ABBOTT PARK Ill., April 4, 2012 /PRNewswire/ -- Abbott (NYSE: ABT) will present clinical trial results from two different interferon-free, Phase 2 studies for the treatment of hepatitis C (HCV) at the International Liver Congress™ 2012 (ILC 2012), the annual meeting of the European Association for the Study of the Liver (EASL), April 18-22 in Barcelona, Spain. Abstracts for the meeting were published online today.
In the study known as "Co-Pilot," different doses of ABT-450/r, plus ABT-333 and ribavirin administered for 12 weeks showed sustained virological response at 12 weeks post treatment (SVR12) in 95 percent and 93 percent of treatment-naive genotype 1 (GT1) patients. In these patients, response was independent of HCV subtype, host IL28B genotype or dose of ABT-450/r. In addition, SVR12 was achieved in 47 percent of patients who were previous non-responders to past HCV treatment.
In a separate study, known as "Pilot," 91 percent of genotype 1 infected, treatment-naive patients taking ABT-450/r and ABT-072 combined with ribavirin administered for 12 weeks, achieved sustained viral response at 24 weeks (SVR24).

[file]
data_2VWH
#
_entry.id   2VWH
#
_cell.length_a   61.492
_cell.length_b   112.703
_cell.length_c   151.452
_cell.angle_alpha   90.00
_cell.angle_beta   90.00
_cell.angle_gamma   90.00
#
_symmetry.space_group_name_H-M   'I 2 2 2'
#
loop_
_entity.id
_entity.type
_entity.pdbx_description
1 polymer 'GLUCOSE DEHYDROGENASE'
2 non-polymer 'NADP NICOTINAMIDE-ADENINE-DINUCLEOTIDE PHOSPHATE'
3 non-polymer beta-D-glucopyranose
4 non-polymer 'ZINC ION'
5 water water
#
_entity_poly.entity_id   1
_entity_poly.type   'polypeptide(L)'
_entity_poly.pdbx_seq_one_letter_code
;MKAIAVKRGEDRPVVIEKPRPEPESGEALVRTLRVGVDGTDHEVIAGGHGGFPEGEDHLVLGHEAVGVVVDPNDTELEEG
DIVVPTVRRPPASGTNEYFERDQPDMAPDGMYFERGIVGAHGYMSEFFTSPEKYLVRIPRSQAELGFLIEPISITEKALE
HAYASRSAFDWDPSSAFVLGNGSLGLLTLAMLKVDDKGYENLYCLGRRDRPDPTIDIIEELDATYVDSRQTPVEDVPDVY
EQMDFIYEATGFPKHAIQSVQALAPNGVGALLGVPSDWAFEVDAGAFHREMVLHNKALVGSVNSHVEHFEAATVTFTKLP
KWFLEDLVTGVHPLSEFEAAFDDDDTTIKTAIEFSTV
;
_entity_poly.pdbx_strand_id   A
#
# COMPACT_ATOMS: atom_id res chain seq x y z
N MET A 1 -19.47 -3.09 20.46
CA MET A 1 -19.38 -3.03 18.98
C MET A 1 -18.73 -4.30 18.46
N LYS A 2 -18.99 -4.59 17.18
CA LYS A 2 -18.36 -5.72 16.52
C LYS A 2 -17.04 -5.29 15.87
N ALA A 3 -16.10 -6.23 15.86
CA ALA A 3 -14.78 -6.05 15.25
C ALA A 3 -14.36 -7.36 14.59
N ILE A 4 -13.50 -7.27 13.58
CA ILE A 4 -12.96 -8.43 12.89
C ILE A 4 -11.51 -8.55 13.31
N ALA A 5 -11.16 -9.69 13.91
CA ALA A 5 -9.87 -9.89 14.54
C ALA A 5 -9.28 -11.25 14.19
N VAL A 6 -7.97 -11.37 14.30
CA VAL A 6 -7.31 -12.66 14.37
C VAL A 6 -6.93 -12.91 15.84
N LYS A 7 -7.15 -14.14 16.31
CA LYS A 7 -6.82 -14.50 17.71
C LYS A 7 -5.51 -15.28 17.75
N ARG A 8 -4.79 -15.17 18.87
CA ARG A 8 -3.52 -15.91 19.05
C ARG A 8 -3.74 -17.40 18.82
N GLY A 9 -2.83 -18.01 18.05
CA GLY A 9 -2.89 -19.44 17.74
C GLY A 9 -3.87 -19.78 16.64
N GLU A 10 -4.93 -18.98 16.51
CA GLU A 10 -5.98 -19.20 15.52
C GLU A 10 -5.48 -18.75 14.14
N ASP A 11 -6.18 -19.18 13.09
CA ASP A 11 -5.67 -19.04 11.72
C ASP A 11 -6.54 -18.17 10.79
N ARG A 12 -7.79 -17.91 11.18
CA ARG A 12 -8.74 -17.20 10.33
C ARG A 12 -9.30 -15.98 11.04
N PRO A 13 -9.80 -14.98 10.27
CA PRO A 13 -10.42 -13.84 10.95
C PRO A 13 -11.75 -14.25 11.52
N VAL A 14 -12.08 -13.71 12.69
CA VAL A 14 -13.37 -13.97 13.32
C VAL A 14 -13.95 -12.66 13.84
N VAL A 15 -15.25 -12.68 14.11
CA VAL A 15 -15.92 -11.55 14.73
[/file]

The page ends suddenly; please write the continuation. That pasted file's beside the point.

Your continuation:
Full results with longer-term follow-up data from both studies will be presented at the meeting. Abstracts are available at www.easl.eu."We are extremely encouraged to see this level of sustained response with only 12 weeks of therapy in patients who were new to treatment, and to see a response in patients who had failed past treatment because options to cure this population are limited," said Fred Poordad, M.D., chief of hepatology at Cedars-Sinai Medical Center in Los Angeles, and the lead investigator for Co-Pilot and an investigator for Pilot. "These data suggest that an interferon-free, all-oral regimen of direct-acting antiviral medications could be an important new treatment option for HCV, and we look forward to presenting additional data at the meeting." "At this meeting, Abbott will present some of the first sustained viral response data for short course, interferon-free regimens for the treatment of HCV. The data suggest that with a 12-week regimen containing just two of our direct-acting antiviral medicines, and no peginterferon, we can achieve high cure rates in treatment-naive, genotype 1 patients," said Scott Brun, M.D., divisional vice president, Infectious Disease Development, Abbott. "Abbott's HCV pipeline includes several compounds in different drug classes and we have the flexibility to study a variety of multi-drug regimens for HCV, with a focus on interferon-free treatments. Abbott is committed to exploring a wide variety of options in our portfolio with the goal of developing optimized regimens to help patients." Current treatments for HCV remain interferon-based and a significant number of HCV patients are unable or unwilling to take interferon due to contraindications and/or side effects. Specifically targeted antiviral therapies for HCV, such as protease inhibitors and non-nucleoside polymerase inhibitors, may have the potential to increase the proportion of patients in whom the virus can be eradicated.
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